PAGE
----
Setting an intention: better late than never

I wrote this piece back in January but didn’t post it and I was going to discard it but decided not to as I like being able to hold myself to account for this stuff at the end of the year – and so here it is:


I use this first week of January as way of setting myself up for the year. This is a bit of a mixture of things.

Some of it is fantasy life stuff where I calmly make soup and knit a bit when I fancy it – some of it is about getting thoughts on paper that have been racing around in my head. It’s about sorting and organising and thinking about the year ahead. Its also about setting an intention for the year – something that I found really grounding and helpful when I dive back into busy-time.

This week of intention setting is about trying to gain a sense of order – at the same time as defrosting the freezer and getting the utility room back into a state where someone other than me can find things. I started sorting in my study where my desk is a bit of a metaphor for my life – at the moment its stacked with 6 different in-flight projects of wildly different natures. It represents my aspiration to do too much and also my diminished ability to actually concentrate on one thing and get into the elusive flow state where you lose yourself in a task. By the end of the week it should be ordered and I should have found a way to knit together the projects and create some balance.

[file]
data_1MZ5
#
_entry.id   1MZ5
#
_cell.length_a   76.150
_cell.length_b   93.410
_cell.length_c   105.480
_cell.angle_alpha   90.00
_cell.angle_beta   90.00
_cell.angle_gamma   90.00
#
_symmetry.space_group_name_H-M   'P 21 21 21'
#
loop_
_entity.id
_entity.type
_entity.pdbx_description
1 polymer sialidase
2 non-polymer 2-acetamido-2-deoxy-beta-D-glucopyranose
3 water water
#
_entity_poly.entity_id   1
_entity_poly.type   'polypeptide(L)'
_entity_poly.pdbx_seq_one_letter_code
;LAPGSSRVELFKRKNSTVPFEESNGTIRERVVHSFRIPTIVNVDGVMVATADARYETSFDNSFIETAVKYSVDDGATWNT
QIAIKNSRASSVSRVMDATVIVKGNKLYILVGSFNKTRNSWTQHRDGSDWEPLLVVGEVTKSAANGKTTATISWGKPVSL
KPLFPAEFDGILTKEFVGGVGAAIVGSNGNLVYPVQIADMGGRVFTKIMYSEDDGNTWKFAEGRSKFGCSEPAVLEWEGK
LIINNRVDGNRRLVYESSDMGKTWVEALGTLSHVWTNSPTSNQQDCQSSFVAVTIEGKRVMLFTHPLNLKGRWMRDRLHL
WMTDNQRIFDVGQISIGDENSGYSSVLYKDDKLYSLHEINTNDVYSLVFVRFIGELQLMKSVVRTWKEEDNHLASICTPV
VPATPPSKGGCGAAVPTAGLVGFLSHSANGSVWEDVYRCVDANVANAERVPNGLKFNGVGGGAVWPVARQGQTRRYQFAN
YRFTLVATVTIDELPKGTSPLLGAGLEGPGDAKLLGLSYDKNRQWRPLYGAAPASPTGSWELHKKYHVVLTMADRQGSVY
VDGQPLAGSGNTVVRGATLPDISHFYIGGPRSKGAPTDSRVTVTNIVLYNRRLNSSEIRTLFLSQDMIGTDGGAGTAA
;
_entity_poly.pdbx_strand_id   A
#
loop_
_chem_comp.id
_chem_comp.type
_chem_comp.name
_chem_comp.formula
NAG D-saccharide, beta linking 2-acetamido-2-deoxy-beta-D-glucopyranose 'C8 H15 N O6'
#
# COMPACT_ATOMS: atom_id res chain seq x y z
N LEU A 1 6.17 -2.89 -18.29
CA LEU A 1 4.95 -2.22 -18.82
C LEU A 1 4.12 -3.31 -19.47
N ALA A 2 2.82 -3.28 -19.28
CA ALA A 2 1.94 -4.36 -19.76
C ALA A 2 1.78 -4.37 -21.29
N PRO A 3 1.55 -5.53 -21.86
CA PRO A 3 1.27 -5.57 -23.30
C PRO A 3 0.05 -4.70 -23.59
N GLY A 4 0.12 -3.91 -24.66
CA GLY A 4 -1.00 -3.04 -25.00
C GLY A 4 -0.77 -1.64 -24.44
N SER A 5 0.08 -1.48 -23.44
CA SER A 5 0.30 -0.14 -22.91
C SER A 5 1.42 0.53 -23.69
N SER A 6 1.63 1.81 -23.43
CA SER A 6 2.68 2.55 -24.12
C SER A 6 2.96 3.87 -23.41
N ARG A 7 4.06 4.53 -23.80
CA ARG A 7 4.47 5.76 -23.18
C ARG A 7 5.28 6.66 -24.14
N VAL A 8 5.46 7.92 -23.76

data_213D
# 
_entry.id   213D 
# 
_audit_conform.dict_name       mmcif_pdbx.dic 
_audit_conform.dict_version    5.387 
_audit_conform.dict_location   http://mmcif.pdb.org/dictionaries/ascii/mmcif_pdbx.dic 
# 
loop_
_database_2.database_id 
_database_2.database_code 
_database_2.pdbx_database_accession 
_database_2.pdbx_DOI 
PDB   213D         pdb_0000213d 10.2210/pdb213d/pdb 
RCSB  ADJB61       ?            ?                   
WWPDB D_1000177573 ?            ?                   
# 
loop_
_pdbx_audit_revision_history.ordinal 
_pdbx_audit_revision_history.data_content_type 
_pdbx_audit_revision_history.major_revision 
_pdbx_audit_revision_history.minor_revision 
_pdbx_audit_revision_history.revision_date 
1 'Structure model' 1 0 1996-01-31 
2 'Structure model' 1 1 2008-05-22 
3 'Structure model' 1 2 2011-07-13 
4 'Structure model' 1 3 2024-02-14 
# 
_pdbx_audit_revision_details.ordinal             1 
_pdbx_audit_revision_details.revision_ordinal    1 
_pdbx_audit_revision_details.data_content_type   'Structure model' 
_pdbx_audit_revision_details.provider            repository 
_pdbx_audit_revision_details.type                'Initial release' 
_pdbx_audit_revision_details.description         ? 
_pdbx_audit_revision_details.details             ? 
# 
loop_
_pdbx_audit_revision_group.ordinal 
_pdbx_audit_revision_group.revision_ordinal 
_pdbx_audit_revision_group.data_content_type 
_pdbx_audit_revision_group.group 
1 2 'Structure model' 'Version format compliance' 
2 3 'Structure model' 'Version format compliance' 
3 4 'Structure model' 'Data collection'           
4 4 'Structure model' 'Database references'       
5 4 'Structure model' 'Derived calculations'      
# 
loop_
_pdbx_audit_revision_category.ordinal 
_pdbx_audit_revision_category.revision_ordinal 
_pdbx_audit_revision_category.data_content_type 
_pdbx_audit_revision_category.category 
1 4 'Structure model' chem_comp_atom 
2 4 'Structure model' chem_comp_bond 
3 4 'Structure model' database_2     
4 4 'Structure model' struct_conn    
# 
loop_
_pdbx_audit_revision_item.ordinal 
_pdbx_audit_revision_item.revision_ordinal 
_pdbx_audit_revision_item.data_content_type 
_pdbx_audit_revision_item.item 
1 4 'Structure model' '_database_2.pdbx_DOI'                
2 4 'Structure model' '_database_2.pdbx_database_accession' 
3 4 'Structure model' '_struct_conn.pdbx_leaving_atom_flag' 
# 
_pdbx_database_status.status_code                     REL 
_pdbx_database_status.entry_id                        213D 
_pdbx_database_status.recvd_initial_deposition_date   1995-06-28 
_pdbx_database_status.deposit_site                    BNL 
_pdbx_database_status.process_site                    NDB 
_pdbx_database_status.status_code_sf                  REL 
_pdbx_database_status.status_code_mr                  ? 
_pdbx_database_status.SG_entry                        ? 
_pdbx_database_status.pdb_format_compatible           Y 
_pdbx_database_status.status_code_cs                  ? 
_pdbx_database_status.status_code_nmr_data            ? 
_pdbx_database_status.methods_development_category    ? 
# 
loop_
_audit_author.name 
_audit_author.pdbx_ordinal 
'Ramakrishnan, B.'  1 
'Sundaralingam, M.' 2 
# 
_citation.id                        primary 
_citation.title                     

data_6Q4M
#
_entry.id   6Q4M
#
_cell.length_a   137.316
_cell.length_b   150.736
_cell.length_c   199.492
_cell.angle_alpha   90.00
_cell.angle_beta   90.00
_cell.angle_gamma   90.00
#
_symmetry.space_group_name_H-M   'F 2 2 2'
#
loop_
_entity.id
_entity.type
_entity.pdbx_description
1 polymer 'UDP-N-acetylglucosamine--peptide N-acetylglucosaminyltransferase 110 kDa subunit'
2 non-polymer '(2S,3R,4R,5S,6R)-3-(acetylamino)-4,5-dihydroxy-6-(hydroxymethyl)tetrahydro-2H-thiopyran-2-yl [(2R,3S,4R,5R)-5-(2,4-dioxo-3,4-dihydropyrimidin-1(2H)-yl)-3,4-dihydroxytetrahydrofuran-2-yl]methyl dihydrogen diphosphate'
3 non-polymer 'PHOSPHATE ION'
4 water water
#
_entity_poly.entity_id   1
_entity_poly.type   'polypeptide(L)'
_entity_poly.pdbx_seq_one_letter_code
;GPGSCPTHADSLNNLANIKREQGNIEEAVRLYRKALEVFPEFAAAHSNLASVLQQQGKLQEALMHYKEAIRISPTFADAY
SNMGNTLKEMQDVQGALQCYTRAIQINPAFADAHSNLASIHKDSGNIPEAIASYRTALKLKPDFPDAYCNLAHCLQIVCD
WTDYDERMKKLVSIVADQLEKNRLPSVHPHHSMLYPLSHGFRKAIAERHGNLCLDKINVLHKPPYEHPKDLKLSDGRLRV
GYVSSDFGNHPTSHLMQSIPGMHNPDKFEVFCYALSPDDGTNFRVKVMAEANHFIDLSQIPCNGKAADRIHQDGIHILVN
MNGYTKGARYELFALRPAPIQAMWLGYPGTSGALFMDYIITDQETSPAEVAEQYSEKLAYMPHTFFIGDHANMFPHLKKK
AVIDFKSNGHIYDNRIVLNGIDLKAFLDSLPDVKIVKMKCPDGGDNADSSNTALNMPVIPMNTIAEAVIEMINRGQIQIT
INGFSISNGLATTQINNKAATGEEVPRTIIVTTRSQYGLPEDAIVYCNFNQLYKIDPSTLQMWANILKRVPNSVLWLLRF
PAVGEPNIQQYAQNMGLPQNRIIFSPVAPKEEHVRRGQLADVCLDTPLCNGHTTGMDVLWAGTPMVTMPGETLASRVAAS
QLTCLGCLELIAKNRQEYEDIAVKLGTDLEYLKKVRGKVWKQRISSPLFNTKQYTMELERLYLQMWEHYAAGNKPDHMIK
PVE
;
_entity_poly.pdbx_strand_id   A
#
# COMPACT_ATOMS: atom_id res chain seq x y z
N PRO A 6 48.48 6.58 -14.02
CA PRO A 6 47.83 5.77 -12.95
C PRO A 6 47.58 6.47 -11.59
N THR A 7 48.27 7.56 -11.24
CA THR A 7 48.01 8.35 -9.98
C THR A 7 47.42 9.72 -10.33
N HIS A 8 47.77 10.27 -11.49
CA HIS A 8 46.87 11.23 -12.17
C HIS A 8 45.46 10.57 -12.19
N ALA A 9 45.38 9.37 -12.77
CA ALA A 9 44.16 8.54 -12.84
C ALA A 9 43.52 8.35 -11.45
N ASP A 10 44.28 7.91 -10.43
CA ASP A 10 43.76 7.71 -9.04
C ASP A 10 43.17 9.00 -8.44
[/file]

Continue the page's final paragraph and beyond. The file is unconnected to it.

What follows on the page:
Before Christmas I had thought my intent for the year was going to be ‘get ahead’ – I really want to get out of a reactive state and be able to think a bit further into the future. After Christmas – and now I am having a bit of a mull about it – ‘get ahead’ feels a bit desperate and a bit competitive. Instead I think my intent for the year is ‘anticipate’ – looking forward with both to savour the good things that could happen as well as mitigate the problems that might come.

Anticipate is a good intention personally and professionally; the slow cooking at the weekend to avoid the scramble in the week, the 30 mins spent planning what you want to use meetings for the next week – all the things that make space and give you time to breath.

Leave a Reply

Your email address will not be published. Required fields are marked *